on the love that we don’t supplement

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On the drive home from dinner out with Oma, I was feeling badly because I didn’t know if I should have left when I did.

Should I have gone with Dad to have coffee with her afterwards?

Was my time with her at the restaurant enough?

She probably thinks I’m pretty ungrateful.

I have a really hard time with boundaries, as you can probably tell. I hate the idea of not being there enough, not taking advantage of every opportunity to be as nice as I can be. I hate the idea that if I say no to something, it could mean that an opportunity is lost – the person in question will become resentful, bitter, or angry – or will be left lonely, uncomforted, and uncared for.

Yet, as I continued to think through these thoughts on my drive home, something came to mind that my wonderfully wise husband pointed out to me not long ago: what I want for people in my life is not that they would be grateful that I would spend time with them, or that they would not feel lonely because of my company. What I truly want is that they find their joy and peace and affection in Jesus. That sounds trite but, it’s really humbling to realize that the love of Jesus doesn’t rely on our us. Our efforts don’t create an extra way for him to work. They don’t hold him up.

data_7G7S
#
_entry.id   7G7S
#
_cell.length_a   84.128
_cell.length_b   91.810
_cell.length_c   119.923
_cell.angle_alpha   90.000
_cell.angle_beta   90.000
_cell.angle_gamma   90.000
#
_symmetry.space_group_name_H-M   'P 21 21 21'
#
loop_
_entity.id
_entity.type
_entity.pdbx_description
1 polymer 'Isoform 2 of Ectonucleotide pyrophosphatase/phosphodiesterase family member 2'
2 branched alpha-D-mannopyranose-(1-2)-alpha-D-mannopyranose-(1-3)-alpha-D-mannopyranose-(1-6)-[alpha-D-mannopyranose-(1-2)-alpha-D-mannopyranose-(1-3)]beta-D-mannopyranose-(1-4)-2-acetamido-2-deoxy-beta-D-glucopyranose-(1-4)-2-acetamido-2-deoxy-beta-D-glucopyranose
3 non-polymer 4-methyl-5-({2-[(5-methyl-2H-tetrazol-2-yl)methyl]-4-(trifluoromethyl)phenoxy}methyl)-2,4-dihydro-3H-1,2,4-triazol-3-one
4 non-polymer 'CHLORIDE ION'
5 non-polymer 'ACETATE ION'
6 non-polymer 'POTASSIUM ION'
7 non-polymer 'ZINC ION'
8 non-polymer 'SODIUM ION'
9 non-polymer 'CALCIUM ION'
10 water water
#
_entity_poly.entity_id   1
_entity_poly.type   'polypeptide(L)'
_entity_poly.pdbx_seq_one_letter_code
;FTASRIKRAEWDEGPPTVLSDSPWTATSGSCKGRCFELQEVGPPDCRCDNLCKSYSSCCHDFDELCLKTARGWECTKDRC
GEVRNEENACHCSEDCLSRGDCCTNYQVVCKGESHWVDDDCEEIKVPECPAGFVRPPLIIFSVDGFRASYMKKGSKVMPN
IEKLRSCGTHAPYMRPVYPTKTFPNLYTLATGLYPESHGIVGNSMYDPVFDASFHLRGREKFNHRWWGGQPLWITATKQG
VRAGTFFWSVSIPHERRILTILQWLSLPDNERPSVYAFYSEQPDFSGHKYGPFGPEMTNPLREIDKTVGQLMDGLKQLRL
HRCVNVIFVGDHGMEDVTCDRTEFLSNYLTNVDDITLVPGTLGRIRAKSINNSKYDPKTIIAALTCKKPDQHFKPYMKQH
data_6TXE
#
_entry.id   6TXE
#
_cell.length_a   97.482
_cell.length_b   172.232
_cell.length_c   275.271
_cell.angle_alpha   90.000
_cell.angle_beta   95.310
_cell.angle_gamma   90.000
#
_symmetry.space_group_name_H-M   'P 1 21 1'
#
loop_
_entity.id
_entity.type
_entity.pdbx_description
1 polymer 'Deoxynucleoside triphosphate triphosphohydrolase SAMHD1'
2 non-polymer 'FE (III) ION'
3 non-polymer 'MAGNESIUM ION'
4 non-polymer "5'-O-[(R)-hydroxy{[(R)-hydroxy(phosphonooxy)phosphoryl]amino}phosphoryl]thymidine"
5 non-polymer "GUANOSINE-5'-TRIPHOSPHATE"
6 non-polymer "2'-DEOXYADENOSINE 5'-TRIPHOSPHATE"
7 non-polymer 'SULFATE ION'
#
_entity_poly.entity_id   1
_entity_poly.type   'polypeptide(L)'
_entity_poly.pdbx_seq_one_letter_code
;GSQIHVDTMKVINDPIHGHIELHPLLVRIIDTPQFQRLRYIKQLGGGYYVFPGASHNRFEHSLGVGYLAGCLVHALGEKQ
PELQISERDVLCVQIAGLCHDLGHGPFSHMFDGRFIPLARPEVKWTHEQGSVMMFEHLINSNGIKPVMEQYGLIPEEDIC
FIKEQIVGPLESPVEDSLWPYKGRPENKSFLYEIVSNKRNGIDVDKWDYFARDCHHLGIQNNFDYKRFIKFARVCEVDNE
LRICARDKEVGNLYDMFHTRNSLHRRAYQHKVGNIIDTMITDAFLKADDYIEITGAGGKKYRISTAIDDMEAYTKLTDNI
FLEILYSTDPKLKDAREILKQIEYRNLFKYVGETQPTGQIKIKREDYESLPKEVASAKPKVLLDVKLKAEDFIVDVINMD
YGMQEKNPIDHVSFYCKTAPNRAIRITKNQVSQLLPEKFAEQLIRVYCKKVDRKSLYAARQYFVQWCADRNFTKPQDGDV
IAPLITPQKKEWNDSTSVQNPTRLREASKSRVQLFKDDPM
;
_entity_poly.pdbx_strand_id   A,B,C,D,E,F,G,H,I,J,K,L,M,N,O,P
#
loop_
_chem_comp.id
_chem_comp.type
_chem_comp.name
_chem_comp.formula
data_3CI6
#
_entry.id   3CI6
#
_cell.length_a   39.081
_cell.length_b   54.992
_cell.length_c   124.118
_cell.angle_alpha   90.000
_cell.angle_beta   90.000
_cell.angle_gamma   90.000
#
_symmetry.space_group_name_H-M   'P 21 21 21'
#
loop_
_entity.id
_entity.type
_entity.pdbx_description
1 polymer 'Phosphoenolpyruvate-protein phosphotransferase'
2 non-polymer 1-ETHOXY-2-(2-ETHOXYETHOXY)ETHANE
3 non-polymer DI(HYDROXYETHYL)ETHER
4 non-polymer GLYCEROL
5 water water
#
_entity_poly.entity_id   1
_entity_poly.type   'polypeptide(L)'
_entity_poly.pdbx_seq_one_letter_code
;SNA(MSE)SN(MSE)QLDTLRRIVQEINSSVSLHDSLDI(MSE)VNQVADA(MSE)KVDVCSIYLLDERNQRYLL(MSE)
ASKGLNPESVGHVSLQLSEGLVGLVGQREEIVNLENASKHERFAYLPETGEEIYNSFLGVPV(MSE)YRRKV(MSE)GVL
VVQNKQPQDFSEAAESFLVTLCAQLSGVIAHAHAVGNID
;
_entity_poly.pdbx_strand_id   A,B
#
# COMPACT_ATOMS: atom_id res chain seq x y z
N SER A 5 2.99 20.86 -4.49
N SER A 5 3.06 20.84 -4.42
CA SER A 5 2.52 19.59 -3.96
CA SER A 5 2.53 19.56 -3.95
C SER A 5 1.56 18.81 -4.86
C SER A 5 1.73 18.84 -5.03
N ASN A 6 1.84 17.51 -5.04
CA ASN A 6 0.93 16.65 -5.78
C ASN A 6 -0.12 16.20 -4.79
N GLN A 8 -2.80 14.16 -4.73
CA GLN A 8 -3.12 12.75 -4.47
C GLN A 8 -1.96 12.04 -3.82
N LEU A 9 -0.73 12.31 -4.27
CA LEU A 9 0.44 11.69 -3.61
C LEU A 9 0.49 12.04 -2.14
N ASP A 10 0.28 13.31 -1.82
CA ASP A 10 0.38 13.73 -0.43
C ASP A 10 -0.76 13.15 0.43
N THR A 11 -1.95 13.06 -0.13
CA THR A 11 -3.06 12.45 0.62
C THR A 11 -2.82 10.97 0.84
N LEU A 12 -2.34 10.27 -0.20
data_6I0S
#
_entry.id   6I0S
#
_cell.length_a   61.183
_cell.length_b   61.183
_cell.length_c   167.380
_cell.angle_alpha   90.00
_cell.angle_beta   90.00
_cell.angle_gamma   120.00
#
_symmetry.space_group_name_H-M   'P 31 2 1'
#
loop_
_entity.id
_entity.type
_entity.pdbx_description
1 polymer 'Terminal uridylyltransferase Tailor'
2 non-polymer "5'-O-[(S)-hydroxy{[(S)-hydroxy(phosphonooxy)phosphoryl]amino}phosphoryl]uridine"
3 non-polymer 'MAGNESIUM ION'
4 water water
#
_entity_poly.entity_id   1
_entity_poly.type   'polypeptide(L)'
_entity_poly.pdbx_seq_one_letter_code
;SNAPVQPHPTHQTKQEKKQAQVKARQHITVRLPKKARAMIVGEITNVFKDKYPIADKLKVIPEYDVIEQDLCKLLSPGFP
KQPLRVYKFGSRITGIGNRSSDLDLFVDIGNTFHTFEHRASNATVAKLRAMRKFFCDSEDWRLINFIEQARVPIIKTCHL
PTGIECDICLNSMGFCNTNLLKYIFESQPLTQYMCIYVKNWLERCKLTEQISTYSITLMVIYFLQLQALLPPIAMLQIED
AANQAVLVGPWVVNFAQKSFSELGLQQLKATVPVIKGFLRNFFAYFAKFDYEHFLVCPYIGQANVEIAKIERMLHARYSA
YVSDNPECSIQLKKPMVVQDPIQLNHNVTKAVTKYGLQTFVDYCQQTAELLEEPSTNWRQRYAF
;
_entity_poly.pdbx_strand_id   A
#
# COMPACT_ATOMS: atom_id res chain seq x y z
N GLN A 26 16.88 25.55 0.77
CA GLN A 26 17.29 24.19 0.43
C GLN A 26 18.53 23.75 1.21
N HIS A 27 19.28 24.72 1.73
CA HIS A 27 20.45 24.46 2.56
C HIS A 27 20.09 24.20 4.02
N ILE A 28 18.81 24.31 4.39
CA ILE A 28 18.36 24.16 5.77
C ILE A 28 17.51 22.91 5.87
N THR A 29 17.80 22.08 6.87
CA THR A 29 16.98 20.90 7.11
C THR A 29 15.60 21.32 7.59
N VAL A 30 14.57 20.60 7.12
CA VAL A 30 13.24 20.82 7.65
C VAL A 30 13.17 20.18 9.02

He is strong and he is God, and his love will not run dry – for everyone.

Because God loves my Oma, I don’t need to think that I’m supplementing his love, and if I’m not there, his love will be lesser.

Honestly, it was such a helpful thing to remember. As I continued to drive, it was very helpful for me to pray that Jesus would bring his love, peace, and affection to Oma. And this is not a cop-out prayer or something that can replace spending time with her in the future! Rather, it helped me centre myself as I thought about how I spent this time. Jesus’ love is relentless. We cannot add to it, we’re only along for the ride, pointing it out as we’re able.

All praise to the King.


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